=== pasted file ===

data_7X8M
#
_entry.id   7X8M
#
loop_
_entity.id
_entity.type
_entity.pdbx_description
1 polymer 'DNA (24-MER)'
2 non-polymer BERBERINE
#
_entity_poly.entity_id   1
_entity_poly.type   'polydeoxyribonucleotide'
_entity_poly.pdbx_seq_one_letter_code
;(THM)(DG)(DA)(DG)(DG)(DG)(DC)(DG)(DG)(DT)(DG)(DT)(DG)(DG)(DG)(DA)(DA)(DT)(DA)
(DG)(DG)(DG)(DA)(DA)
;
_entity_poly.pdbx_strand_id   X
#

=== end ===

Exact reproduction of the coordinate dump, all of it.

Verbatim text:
data_7X8M
#
_entry.id   7X8M
#
loop_
_entity.id
_entity.type
_entity.pdbx_description
1 polymer 'DNA (24-MER)'
2 non-polymer BERBERINE
#
_entity_poly.entity_id   1
_entity_poly.type   'polydeoxyribonucleotide'
_entity_poly.pdbx_seq_one_letter_code
;(THM)(DG)(DA)(DG)(DG)(DG)(DC)(DG)(DG)(DT)(DG)(DT)(DG)(DG)(DG)(DA)(DA)(DT)(DA)
(DG)(DG)(DG)(DA)(DA)
;
_entity_poly.pdbx_strand_id   X
#